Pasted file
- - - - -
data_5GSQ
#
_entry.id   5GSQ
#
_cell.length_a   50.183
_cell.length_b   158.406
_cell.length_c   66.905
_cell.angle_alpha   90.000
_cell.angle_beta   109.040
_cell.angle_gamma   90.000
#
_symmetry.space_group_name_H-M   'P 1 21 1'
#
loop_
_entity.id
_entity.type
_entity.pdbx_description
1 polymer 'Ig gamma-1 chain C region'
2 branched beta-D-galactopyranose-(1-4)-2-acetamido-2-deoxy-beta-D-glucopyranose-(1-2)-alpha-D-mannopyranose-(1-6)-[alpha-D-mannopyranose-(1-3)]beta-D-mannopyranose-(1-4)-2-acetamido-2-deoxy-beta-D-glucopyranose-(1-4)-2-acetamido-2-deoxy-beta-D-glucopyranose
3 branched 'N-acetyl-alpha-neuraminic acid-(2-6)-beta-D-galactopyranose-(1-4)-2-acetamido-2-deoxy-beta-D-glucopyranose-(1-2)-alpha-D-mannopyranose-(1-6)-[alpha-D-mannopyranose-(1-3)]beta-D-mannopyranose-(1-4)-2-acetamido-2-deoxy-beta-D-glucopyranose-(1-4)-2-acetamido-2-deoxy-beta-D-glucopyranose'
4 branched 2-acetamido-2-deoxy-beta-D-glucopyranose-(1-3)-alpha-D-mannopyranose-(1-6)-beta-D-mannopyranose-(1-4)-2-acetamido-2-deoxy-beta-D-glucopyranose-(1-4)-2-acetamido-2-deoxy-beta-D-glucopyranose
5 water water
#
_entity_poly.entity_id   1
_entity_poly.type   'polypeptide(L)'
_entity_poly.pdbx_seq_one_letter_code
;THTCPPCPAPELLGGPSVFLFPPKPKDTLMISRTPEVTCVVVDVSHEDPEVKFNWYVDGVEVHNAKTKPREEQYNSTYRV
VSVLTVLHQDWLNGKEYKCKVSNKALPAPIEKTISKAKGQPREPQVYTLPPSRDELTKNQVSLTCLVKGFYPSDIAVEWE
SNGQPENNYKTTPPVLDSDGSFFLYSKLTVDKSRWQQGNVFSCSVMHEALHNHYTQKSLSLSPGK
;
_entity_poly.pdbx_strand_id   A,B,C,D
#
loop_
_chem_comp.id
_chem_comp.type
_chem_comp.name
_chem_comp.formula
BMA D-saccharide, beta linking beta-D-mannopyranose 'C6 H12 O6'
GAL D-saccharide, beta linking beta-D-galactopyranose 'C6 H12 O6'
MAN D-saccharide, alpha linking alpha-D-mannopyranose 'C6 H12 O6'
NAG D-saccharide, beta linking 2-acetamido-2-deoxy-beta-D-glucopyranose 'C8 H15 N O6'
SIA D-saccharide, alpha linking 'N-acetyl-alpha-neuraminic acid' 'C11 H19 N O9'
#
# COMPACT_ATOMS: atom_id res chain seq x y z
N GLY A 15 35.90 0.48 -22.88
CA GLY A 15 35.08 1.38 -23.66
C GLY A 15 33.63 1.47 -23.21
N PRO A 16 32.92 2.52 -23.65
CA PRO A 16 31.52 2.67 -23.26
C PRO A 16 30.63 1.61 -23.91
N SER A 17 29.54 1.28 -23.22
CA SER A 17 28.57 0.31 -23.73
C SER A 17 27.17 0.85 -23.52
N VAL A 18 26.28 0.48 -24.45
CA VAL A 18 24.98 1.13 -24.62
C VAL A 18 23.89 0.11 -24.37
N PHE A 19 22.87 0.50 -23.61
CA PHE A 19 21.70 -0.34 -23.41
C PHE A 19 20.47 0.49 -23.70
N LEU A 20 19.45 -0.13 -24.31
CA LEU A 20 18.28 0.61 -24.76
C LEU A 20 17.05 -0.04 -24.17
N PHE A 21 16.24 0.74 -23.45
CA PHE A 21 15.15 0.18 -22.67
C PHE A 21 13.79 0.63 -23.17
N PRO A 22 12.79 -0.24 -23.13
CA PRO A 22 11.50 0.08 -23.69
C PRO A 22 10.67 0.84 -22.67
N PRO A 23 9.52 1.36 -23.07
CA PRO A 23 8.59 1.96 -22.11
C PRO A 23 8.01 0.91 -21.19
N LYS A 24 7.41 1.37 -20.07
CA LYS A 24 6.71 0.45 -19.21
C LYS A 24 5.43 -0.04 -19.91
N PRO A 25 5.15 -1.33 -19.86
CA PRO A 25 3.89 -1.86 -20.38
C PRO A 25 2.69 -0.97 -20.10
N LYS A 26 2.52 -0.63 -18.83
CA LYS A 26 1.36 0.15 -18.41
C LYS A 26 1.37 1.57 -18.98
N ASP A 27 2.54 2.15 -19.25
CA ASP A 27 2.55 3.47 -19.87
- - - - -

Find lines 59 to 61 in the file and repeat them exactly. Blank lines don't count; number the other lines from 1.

C PHE A 19 20.47 0.49 -23.70
N LEU A 20 19.45 -0.13 -24.31
CA LEU A 20 18.28 0.61 -24.76